Compared to national anthems, of which virtually every country has one, there are only a handful of countries that have national pledges. Besides that, there are some important distinctions between the performance of the national anthem and the observance of the pledge. It is not generally expected that people sing or even recite the words to the national anthem. The general expectation is to stand quietly with the right hand over the heart while the song is being performed. The song itself tells the story of the bombing of Fort Henry by British ships during the War of 1812. The national anthem does not include a promise of any kind and there is no call to duty for those who perform it or hear it. The reason the national anthem has been a source of controversy and protest is precisely because it is observed publicly much more frequently than the national pledge.
Pledging Allegiance
I cannot pledge allegiance because I do not agree with the majority of current U.S. policy, both domestic and foreign. If I were to pledge allegiance, I would be stating that I believe that the United States government is on the correct side of all international policy disputes. I have no plans to commit an act of treason, but that should not compel me to promise my loyalty to the U.S. government. I am not prepared to denounce my citizenship, but I would like to retain the future possibility of expatriation. To put it very plainly, the pledge of allegiance is very “America First,” and I am decidedly not “America First.” And in light of a resurgence of this political mantra, I refuse to take an oath to place America first. I do not want “America First” international relations. I do not want Trump’s “America First” version of fair trade. And I do not want “America First” immigration policies.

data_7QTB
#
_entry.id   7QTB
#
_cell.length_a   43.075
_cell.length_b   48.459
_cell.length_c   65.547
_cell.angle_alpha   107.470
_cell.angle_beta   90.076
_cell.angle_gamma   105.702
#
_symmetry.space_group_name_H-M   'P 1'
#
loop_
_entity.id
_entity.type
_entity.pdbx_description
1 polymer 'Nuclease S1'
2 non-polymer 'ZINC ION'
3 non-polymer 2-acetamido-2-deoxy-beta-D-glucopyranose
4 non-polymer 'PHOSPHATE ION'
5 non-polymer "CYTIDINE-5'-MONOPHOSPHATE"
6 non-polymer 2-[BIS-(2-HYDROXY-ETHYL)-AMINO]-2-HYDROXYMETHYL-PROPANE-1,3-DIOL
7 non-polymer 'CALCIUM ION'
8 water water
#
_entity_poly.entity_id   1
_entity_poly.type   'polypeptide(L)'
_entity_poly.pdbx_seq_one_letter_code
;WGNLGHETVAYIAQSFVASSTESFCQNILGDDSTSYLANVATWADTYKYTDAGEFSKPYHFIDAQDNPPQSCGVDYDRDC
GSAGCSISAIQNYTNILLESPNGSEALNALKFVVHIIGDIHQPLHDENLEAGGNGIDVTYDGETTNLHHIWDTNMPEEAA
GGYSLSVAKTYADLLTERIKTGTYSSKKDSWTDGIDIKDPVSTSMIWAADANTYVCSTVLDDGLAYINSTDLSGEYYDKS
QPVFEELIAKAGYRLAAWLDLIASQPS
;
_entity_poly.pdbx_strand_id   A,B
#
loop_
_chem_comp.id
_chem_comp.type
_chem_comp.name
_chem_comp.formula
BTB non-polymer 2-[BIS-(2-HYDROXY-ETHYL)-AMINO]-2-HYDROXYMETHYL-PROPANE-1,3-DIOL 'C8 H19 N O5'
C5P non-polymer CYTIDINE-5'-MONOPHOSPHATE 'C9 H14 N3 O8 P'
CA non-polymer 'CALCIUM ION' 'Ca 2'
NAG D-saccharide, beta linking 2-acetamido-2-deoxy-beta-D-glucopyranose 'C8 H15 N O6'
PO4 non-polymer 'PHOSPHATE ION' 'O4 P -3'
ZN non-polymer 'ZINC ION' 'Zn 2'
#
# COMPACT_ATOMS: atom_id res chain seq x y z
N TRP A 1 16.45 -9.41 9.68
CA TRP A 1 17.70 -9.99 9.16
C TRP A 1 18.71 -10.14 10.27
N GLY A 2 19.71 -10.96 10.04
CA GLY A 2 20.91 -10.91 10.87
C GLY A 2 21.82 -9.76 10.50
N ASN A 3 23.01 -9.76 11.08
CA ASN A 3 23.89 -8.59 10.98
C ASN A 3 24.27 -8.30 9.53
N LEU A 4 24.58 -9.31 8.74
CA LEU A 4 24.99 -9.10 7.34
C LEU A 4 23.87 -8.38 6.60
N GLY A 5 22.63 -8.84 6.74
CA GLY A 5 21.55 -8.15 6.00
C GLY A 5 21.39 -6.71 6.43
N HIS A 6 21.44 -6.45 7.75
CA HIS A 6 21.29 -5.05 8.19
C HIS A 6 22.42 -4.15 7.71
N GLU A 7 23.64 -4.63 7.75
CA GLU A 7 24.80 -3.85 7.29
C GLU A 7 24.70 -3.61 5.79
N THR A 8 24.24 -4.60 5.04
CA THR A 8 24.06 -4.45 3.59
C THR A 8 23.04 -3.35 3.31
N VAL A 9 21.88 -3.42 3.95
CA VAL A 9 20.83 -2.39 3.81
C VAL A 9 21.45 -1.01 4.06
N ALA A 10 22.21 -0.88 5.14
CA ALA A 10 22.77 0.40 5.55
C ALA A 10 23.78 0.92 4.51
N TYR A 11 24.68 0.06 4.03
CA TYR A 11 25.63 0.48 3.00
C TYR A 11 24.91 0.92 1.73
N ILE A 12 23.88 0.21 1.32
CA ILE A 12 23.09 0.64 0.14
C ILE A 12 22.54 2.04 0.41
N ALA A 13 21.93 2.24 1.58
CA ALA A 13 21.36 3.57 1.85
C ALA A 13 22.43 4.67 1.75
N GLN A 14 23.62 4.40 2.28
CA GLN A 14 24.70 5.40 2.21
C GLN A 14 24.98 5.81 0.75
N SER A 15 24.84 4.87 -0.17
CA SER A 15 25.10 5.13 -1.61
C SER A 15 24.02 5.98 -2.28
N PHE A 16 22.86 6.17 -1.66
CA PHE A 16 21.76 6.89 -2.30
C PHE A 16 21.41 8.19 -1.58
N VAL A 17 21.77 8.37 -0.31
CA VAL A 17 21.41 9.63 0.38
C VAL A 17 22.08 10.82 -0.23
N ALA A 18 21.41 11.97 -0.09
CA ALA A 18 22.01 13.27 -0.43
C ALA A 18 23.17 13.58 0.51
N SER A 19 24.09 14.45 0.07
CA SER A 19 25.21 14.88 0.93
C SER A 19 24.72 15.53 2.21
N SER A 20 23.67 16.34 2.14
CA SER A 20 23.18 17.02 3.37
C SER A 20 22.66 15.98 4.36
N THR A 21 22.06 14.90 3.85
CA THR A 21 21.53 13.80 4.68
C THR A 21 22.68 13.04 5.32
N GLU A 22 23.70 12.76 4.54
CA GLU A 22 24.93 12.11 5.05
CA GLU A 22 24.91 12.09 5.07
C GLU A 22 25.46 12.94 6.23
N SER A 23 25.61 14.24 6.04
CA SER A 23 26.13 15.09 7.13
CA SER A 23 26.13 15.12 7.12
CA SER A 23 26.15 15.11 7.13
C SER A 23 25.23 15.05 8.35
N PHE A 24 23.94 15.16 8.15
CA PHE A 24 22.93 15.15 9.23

I cannot pledge allegiance because I believe that this nation is the most divided it has been in my 41 year lifetime. Of course, we are technically “one nation,” but that phrase is intended to evoke a sense of unity. Americans from all places on the political spectrum believe that there is a growing sense of disunity in the United States today. There has been a sharp rise in hate crimes sparked by the xenophobia and intolerance on display in the rhetoric of Donald Trump. Public demonstrations and protests are at levels not seen since the Vietnam War. We are a nation divided, and we have yet to turn the corner toward unification. I cannot publicly proclaim my confidence in the continuing solidarity of American society.
Americans from all places on the political spectrum believe that there is a growing sense of disunity in the United States today.
I cannot pledge allegiance because I do not believe that the U.S. government is providing “liberty and justice for all.” Where is the liberty and justice for the millions suffering under incarceration in our almost 50 year “War on Drugs?” Where is the liberty and justice for wage workers breaking their backs under a capitalist system that only fills the pockets of corporate elites? Where is the liberty and justice for young black men continually being slaughtered in the streets by a racist system of policing? And where is the liberty and justice for asylum seeking mothers having their babies stripped from their arms simply because they risked their lives for a better life?

Many people that are as disillusioned as I am may be able to pledge allegiance with an appeal to yet unrealized American ideals or from a place of belief in the spirit of the American people. I cannot. And yet, I am hopeful. I believe in progress. I believe that the arc of the moral universe does indeed bend toward justice. I believe that there will be better days. Will I pledge then? I don’t believe I will. Maybe someday in the future, I will be “proud to be an American,” but that feeling of ostensible patriotism will more likely come out in the form of humming along to the national anthem when an American wins gold at the Olympics.